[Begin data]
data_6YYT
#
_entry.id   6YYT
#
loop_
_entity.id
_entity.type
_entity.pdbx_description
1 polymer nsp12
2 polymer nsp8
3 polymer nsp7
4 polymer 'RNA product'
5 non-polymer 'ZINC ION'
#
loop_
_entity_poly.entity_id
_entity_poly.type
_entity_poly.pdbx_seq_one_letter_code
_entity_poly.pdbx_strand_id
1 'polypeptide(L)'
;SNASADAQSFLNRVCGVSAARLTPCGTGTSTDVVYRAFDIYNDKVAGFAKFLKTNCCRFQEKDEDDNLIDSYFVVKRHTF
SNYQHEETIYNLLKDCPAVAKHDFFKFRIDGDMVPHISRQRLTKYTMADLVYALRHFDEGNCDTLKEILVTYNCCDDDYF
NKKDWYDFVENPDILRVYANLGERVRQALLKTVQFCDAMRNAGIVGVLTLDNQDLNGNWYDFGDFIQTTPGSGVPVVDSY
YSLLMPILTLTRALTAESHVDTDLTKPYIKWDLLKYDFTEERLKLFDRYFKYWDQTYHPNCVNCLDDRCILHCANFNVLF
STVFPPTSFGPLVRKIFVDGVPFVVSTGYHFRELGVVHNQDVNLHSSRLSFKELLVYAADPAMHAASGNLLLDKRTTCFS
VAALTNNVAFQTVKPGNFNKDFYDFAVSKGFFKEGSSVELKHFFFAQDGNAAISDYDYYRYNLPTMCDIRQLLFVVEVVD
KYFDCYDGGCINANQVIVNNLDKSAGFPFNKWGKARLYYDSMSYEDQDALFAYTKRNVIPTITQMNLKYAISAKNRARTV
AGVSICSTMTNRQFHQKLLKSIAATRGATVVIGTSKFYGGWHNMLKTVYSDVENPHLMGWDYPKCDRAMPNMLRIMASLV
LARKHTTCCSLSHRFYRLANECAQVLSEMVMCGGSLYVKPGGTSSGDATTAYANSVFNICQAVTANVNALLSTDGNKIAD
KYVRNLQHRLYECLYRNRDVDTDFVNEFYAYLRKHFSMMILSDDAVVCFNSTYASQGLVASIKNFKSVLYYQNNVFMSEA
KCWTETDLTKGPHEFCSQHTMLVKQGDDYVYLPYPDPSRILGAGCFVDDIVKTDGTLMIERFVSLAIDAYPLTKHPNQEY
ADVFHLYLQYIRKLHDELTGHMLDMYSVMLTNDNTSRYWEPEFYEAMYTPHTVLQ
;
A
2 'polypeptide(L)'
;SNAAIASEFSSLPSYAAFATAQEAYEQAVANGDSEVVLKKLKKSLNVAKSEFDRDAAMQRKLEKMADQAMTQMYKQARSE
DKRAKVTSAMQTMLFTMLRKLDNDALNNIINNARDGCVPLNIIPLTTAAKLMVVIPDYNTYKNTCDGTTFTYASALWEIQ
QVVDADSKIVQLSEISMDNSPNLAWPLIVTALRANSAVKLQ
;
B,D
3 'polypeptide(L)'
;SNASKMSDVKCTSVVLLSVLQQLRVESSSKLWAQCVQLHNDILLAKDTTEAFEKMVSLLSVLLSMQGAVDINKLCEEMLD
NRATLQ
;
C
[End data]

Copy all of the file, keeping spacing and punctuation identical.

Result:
data_6YYT
#
_entry.id   6YYT
#
loop_
_entity.id
_entity.type
_entity.pdbx_description
1 polymer nsp12
2 polymer nsp8
3 polymer nsp7
4 polymer 'RNA product'
5 non-polymer 'ZINC ION'
#
loop_
_entity_poly.entity_id
_entity_poly.type
_entity_poly.pdbx_seq_one_letter_code
_entity_poly.pdbx_strand_id
1 'polypeptide(L)'
;SNASADAQSFLNRVCGVSAARLTPCGTGTSTDVVYRAFDIYNDKVAGFAKFLKTNCCRFQEKDEDDNLIDSYFVVKRHTF
SNYQHEETIYNLLKDCPAVAKHDFFKFRIDGDMVPHISRQRLTKYTMADLVYALRHFDEGNCDTLKEILVTYNCCDDDYF
NKKDWYDFVENPDILRVYANLGERVRQALLKTVQFCDAMRNAGIVGVLTLDNQDLNGNWYDFGDFIQTTPGSGVPVVDSY
YSLLMPILTLTRALTAESHVDTDLTKPYIKWDLLKYDFTEERLKLFDRYFKYWDQTYHPNCVNCLDDRCILHCANFNVLF
STVFPPTSFGPLVRKIFVDGVPFVVSTGYHFRELGVVHNQDVNLHSSRLSFKELLVYAADPAMHAASGNLLLDKRTTCFS
VAALTNNVAFQTVKPGNFNKDFYDFAVSKGFFKEGSSVELKHFFFAQDGNAAISDYDYYRYNLPTMCDIRQLLFVVEVVD
KYFDCYDGGCINANQVIVNNLDKSAGFPFNKWGKARLYYDSMSYEDQDALFAYTKRNVIPTITQMNLKYAISAKNRARTV
AGVSICSTMTNRQFHQKLLKSIAATRGATVVIGTSKFYGGWHNMLKTVYSDVENPHLMGWDYPKCDRAMPNMLRIMASLV
LARKHTTCCSLSHRFYRLANECAQVLSEMVMCGGSLYVKPGGTSSGDATTAYANSVFNICQAVTANVNALLSTDGNKIAD
KYVRNLQHRLYECLYRNRDVDTDFVNEFYAYLRKHFSMMILSDDAVVCFNSTYASQGLVASIKNFKSVLYYQNNVFMSEA
KCWTETDLTKGPHEFCSQHTMLVKQGDDYVYLPYPDPSRILGAGCFVDDIVKTDGTLMIERFVSLAIDAYPLTKHPNQEY
ADVFHLYLQYIRKLHDELTGHMLDMYSVMLTNDNTSRYWEPEFYEAMYTPHTVLQ
;
A
2 'polypeptide(L)'
;SNAAIASEFSSLPSYAAFATAQEAYEQAVANGDSEVVLKKLKKSLNVAKSEFDRDAAMQRKLEKMADQAMTQMYKQARSE
DKRAKVTSAMQTMLFTMLRKLDNDALNNIINNARDGCVPLNIIPLTTAAKLMVVIPDYNTYKNTCDGTTFTYASALWEIQ
QVVDADSKIVQLSEISMDNSPNLAWPLIVTALRANSAVKLQ
;
B,D
3 'polypeptide(L)'
;SNASKMSDVKCTSVVLLSVLQQLRVESSSKLWAQCVQLHNDILLAKDTTEAFEKMVSLLSVLLSMQGAVDINKLCEEMLD
NRATLQ
;
C